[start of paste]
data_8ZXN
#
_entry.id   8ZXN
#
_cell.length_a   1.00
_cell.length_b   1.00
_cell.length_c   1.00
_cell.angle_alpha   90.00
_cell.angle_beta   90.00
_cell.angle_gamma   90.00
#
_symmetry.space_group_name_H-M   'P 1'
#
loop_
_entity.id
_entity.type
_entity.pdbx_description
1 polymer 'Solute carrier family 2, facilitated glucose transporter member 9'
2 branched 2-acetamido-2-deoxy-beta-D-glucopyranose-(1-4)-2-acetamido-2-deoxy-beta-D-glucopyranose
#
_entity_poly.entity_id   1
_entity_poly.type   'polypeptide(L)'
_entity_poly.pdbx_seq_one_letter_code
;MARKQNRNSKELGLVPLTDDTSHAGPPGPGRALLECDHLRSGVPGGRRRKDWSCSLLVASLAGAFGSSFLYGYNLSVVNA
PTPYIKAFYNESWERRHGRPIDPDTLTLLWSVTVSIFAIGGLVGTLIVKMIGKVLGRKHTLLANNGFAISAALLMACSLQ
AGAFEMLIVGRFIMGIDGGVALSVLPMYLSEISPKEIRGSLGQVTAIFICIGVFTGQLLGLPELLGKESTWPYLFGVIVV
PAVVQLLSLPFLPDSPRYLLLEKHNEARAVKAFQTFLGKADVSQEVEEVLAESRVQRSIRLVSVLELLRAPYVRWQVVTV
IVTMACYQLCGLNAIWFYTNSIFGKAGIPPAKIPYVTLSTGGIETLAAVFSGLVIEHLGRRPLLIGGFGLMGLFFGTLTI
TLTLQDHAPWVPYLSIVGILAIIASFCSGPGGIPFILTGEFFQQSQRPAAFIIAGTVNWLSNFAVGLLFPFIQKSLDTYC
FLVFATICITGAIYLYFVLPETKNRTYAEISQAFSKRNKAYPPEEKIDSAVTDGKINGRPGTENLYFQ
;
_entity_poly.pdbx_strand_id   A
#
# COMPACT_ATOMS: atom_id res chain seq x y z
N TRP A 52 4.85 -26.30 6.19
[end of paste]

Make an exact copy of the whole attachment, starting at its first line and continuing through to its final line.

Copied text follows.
data_8ZXN
#
_entry.id   8ZXN
#
_cell.length_a   1.00
_cell.length_b   1.00
_cell.length_c   1.00
_cell.angle_alpha   90.00
_cell.angle_beta   90.00
_cell.angle_gamma   90.00
#
_symmetry.space_group_name_H-M   'P 1'
#
loop_
_entity.id
_entity.type
_entity.pdbx_description
1 polymer 'Solute carrier family 2, facilitated glucose transporter member 9'
2 branched 2-acetamido-2-deoxy-beta-D-glucopyranose-(1-4)-2-acetamido-2-deoxy-beta-D-glucopyranose
#
_entity_poly.entity_id   1
_entity_poly.type   'polypeptide(L)'
_entity_poly.pdbx_seq_one_letter_code
;MARKQNRNSKELGLVPLTDDTSHAGPPGPGRALLECDHLRSGVPGGRRRKDWSCSLLVASLAGAFGSSFLYGYNLSVVNA
PTPYIKAFYNESWERRHGRPIDPDTLTLLWSVTVSIFAIGGLVGTLIVKMIGKVLGRKHTLLANNGFAISAALLMACSLQ
AGAFEMLIVGRFIMGIDGGVALSVLPMYLSEISPKEIRGSLGQVTAIFICIGVFTGQLLGLPELLGKESTWPYLFGVIVV
PAVVQLLSLPFLPDSPRYLLLEKHNEARAVKAFQTFLGKADVSQEVEEVLAESRVQRSIRLVSVLELLRAPYVRWQVVTV
IVTMACYQLCGLNAIWFYTNSIFGKAGIPPAKIPYVTLSTGGIETLAAVFSGLVIEHLGRRPLLIGGFGLMGLFFGTLTI
TLTLQDHAPWVPYLSIVGILAIIASFCSGPGGIPFILTGEFFQQSQRPAAFIIAGTVNWLSNFAVGLLFPFIQKSLDTYC
FLVFATICITGAIYLYFVLPETKNRTYAEISQAFSKRNKAYPPEEKIDSAVTDGKINGRPGTENLYFQ
;
_entity_poly.pdbx_strand_id   A
#
# COMPACT_ATOMS: atom_id res chain seq x y z
N TRP A 52 4.85 -26.30 6.19